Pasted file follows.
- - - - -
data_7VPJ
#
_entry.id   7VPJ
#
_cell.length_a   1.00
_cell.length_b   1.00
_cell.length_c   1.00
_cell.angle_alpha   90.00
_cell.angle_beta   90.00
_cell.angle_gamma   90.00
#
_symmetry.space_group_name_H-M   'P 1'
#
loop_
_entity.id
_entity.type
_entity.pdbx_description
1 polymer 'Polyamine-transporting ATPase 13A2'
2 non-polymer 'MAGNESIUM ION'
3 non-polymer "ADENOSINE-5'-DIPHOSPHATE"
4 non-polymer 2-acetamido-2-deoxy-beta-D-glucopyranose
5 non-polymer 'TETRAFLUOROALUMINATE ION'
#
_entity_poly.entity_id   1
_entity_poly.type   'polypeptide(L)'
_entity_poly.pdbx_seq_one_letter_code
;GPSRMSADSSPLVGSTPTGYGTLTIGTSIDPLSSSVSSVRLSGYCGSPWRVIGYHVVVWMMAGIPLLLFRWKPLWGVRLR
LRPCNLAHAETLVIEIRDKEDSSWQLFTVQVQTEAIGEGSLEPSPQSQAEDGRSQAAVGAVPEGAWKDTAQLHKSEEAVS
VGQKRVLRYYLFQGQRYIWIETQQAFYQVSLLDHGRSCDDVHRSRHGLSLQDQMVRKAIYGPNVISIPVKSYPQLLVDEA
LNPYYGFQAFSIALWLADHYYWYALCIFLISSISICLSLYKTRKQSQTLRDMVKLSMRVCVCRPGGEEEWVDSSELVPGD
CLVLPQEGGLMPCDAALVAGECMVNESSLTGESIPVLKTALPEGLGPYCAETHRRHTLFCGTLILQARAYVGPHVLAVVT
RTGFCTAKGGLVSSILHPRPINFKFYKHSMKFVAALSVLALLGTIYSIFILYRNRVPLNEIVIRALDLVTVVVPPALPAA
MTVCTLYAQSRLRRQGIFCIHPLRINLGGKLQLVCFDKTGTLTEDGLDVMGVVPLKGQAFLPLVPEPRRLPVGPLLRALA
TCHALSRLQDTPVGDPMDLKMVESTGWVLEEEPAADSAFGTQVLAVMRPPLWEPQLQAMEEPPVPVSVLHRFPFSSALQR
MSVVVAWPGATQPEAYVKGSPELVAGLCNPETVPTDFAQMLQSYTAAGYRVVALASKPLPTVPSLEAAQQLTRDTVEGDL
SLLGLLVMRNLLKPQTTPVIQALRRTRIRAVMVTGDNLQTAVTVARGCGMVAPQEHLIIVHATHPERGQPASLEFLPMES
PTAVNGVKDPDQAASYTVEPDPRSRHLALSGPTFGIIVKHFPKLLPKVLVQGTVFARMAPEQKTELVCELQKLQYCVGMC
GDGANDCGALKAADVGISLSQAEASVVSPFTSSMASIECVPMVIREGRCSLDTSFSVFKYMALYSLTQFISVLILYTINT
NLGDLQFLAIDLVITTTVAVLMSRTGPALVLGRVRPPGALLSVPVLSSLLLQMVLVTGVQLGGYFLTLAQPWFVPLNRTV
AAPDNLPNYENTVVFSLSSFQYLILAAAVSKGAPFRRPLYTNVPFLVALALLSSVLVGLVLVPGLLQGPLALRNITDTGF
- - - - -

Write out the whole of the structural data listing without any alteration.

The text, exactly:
data_7VPJ
#
_entry.id   7VPJ
#
_cell.length_a   1.00
_cell.length_b   1.00
_cell.length_c   1.00
_cell.angle_alpha   90.00
_cell.angle_beta   90.00
_cell.angle_gamma   90.00
#
_symmetry.space_group_name_H-M   'P 1'
#
loop_
_entity.id
_entity.type
_entity.pdbx_description
1 polymer 'Polyamine-transporting ATPase 13A2'
2 non-polymer 'MAGNESIUM ION'
3 non-polymer "ADENOSINE-5'-DIPHOSPHATE"
4 non-polymer 2-acetamido-2-deoxy-beta-D-glucopyranose
5 non-polymer 'TETRAFLUOROALUMINATE ION'
#
_entity_poly.entity_id   1
_entity_poly.type   'polypeptide(L)'
_entity_poly.pdbx_seq_one_letter_code
;GPSRMSADSSPLVGSTPTGYGTLTIGTSIDPLSSSVSSVRLSGYCGSPWRVIGYHVVVWMMAGIPLLLFRWKPLWGVRLR
LRPCNLAHAETLVIEIRDKEDSSWQLFTVQVQTEAIGEGSLEPSPQSQAEDGRSQAAVGAVPEGAWKDTAQLHKSEEAVS
VGQKRVLRYYLFQGQRYIWIETQQAFYQVSLLDHGRSCDDVHRSRHGLSLQDQMVRKAIYGPNVISIPVKSYPQLLVDEA
LNPYYGFQAFSIALWLADHYYWYALCIFLISSISICLSLYKTRKQSQTLRDMVKLSMRVCVCRPGGEEEWVDSSELVPGD
CLVLPQEGGLMPCDAALVAGECMVNESSLTGESIPVLKTALPEGLGPYCAETHRRHTLFCGTLILQARAYVGPHVLAVVT
RTGFCTAKGGLVSSILHPRPINFKFYKHSMKFVAALSVLALLGTIYSIFILYRNRVPLNEIVIRALDLVTVVVPPALPAA
MTVCTLYAQSRLRRQGIFCIHPLRINLGGKLQLVCFDKTGTLTEDGLDVMGVVPLKGQAFLPLVPEPRRLPVGPLLRALA
TCHALSRLQDTPVGDPMDLKMVESTGWVLEEEPAADSAFGTQVLAVMRPPLWEPQLQAMEEPPVPVSVLHRFPFSSALQR
MSVVVAWPGATQPEAYVKGSPELVAGLCNPETVPTDFAQMLQSYTAAGYRVVALASKPLPTVPSLEAAQQLTRDTVEGDL
SLLGLLVMRNLLKPQTTPVIQALRRTRIRAVMVTGDNLQTAVTVARGCGMVAPQEHLIIVHATHPERGQPASLEFLPMES
PTAVNGVKDPDQAASYTVEPDPRSRHLALSGPTFGIIVKHFPKLLPKVLVQGTVFARMAPEQKTELVCELQKLQYCVGMC
GDGANDCGALKAADVGISLSQAEASVVSPFTSSMASIECVPMVIREGRCSLDTSFSVFKYMALYSLTQFISVLILYTINT
NLGDLQFLAIDLVITTTVAVLMSRTGPALVLGRVRPPGALLSVPVLSSLLLQMVLVTGVQLGGYFLTLAQPWFVPLNRTV
AAPDNLPNYENTVVFSLSSFQYLILAAAVSKGAPFRRPLYTNVPFLVALALLSSVLVGLVLVPGLLQGPLALRNITDTGF